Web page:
God, grant me the serenity
to accept the things I cannot change;
courage to change the things I can;
and wisdom to know the difference.
But, along with the merriment associated with Christmas, there is often some sadness too. The sentimentality of the season, makes it very hard to bury the melancholy felt for loved ones, mourned in death, or separated from us by estrangement, or other circumstances. Some grieve for opportunities missed, or dreams relinquished, unfulfilled.
Living one day at a time;
Enjoying one moment at at time;
Accepting hardships as the pathway to peace;
Christmas-time (Advent) is a season filled with expectation, on both the spiritual, and secular levels. While children await the arrival of Santa, their parents spend weeks preparing for the main-event. Its easy to feel under-appreciated if the response to our effort to produce the perfect Christmas for family and friends, is anything less than overwhelming. People-pleaser that I am, I admit to feeling a bit sorry for myself each year, whilst sitting amongst a pile of spent wrapping paper, and a kitchen full of dirty dishes. Foolish, I admit.
Taking, as He did, this sinful world
as it is, not as I would have it
So what's the cure for the holiday blues? A first-step, is admitting they exist, and cutting yourself, and your loved-ones some slack. I'm not advocating wallowing in self-pity, guilt, remorse or regret, but lets face it, the holidays can be a funky time for all of us. We are after all, human, and subject to human emotion. Go ahead and grieve if you want to. Have a good cry, and put your feelings into perspective.
Trusting that He will make all things right
if I surrender to His will;
Then, give your soul the gift of peace. Put your worries, expectations and anxiety to rest. Newly married, with small children, I'd run a tub of hot water, light a candle and turn off the lights. Sitting there in silence, breathing in the steam from the bath-water, made the world melt-away. I could feel my heart beat. What a relief!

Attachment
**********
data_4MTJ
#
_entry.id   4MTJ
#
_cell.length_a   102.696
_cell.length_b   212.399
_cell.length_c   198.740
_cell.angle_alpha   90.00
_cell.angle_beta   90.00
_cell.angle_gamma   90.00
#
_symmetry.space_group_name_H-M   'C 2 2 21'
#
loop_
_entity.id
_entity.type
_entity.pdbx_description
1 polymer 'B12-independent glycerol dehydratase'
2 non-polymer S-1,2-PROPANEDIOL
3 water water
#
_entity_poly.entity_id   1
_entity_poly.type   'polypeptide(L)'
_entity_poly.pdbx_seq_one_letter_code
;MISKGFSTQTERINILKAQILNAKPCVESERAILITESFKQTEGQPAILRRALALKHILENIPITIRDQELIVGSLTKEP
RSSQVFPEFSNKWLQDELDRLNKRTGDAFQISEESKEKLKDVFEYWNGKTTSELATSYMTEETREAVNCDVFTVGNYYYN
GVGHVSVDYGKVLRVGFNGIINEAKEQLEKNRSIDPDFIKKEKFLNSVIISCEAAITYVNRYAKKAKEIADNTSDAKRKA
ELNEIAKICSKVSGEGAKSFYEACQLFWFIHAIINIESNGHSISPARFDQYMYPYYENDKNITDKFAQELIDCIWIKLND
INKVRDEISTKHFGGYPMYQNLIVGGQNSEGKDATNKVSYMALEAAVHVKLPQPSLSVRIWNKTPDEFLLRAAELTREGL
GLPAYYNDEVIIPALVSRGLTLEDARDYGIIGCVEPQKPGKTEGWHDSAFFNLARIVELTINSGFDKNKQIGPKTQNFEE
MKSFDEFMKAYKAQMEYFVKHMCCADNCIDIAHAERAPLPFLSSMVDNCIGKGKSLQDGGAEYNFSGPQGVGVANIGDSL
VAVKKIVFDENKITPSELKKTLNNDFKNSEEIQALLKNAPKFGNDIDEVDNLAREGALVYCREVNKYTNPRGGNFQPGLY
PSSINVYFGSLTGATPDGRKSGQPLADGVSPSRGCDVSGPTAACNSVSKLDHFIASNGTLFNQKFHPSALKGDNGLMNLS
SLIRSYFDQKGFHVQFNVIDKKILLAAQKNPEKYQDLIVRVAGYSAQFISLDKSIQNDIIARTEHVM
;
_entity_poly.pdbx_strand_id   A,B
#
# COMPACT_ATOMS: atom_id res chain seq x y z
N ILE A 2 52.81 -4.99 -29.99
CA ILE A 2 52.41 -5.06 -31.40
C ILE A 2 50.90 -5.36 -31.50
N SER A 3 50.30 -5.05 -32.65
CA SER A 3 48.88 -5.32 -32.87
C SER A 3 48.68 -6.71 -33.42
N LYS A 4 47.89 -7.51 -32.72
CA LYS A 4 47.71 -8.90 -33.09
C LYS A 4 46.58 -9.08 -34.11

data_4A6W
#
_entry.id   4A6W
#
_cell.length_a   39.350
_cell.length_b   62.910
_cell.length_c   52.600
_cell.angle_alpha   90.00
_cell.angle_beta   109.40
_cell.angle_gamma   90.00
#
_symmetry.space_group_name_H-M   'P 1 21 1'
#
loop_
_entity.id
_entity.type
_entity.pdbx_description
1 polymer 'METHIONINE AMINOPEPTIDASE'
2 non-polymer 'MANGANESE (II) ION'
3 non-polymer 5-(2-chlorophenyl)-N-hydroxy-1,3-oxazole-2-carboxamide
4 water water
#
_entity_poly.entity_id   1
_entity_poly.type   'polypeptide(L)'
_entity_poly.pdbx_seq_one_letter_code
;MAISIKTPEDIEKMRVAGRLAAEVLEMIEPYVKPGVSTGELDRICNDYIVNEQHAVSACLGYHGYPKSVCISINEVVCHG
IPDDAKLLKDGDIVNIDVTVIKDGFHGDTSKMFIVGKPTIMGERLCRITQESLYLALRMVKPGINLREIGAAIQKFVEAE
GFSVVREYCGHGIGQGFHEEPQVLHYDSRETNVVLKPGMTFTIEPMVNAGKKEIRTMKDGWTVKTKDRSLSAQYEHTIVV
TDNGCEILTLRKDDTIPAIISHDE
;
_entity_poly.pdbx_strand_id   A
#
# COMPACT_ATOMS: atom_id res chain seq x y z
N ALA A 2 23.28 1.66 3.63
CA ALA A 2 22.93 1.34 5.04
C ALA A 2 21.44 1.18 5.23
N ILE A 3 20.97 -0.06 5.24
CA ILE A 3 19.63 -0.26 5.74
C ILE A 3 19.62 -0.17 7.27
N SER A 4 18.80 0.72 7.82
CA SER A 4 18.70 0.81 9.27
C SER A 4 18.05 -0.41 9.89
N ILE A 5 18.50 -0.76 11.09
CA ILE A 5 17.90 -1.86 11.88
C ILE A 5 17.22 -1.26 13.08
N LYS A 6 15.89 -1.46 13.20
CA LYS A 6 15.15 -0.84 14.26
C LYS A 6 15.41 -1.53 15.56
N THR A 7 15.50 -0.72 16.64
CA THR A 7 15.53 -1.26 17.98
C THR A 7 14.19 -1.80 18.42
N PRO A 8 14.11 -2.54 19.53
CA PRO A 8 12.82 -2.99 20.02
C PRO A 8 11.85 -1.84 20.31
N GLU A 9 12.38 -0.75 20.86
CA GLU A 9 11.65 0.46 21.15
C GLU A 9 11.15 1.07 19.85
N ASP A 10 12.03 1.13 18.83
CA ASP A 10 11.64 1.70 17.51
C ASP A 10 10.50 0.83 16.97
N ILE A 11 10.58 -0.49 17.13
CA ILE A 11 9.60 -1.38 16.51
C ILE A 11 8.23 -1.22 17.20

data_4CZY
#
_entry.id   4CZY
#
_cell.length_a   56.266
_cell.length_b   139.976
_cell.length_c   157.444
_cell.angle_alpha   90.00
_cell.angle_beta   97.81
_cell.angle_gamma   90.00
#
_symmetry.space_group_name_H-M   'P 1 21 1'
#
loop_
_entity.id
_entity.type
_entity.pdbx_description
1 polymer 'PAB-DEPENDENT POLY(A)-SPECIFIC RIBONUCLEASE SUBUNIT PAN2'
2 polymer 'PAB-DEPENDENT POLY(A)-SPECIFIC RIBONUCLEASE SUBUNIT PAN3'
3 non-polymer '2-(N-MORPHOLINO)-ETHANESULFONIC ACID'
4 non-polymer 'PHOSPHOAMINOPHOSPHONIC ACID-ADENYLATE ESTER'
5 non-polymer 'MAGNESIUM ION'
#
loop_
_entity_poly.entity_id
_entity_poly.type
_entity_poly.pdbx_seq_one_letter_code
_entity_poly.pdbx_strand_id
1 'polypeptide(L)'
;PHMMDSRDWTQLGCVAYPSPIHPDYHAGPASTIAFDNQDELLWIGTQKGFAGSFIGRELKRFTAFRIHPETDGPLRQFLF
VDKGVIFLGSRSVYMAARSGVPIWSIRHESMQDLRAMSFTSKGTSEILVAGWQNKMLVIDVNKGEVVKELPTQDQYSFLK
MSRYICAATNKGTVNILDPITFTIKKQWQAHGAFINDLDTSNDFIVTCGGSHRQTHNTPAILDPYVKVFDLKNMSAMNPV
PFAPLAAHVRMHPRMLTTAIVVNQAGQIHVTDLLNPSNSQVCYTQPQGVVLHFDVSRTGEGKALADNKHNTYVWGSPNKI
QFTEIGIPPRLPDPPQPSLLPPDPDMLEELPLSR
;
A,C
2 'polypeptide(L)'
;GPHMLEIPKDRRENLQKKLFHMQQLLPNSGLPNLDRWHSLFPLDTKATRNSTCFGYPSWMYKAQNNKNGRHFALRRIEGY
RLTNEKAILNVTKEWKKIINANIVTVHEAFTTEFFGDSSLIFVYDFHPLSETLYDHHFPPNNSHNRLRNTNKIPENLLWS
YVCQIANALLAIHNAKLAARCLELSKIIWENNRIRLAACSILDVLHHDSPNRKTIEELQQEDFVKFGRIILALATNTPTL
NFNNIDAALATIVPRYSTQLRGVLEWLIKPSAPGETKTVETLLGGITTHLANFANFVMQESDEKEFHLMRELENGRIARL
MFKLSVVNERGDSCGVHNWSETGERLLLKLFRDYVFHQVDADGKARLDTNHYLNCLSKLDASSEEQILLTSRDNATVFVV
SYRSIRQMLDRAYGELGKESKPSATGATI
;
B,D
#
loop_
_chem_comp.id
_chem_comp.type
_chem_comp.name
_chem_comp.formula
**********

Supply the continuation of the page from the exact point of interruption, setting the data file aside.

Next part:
Later, as an evening-school administrator in a Catholic parish, I'd slip into the sanctuary after work, and sit in one of the creaky, wooden pews, close to the altar. The old church smelled of holiday incense, and lemon furniture polish, which was comforting in a familiar way. The filtered light from the streetlights beyond the gothic, stained-glass-windows, cast a knowing-glow upon the worn faces of the century-old, hand-painted statuary, making the figures appear to beckon me to unburden myself. For a time, I found great solace and serenity there, under the watchful eyes of St. Rose of Lima.
That I may be reasonably happy in this life
and supremely happy with Him, forever in the next. Amen
The gray skies seemed a little brighter, as I drove back to the city that day. By taking those few hours for myself, I managed to put the blues behind me, and felt ready to start celebrating again.
The Serenity Prayer was written by R. Niebuhr and published in 1951. It is used by Alcoholics Anonymous and other twelve-step programs.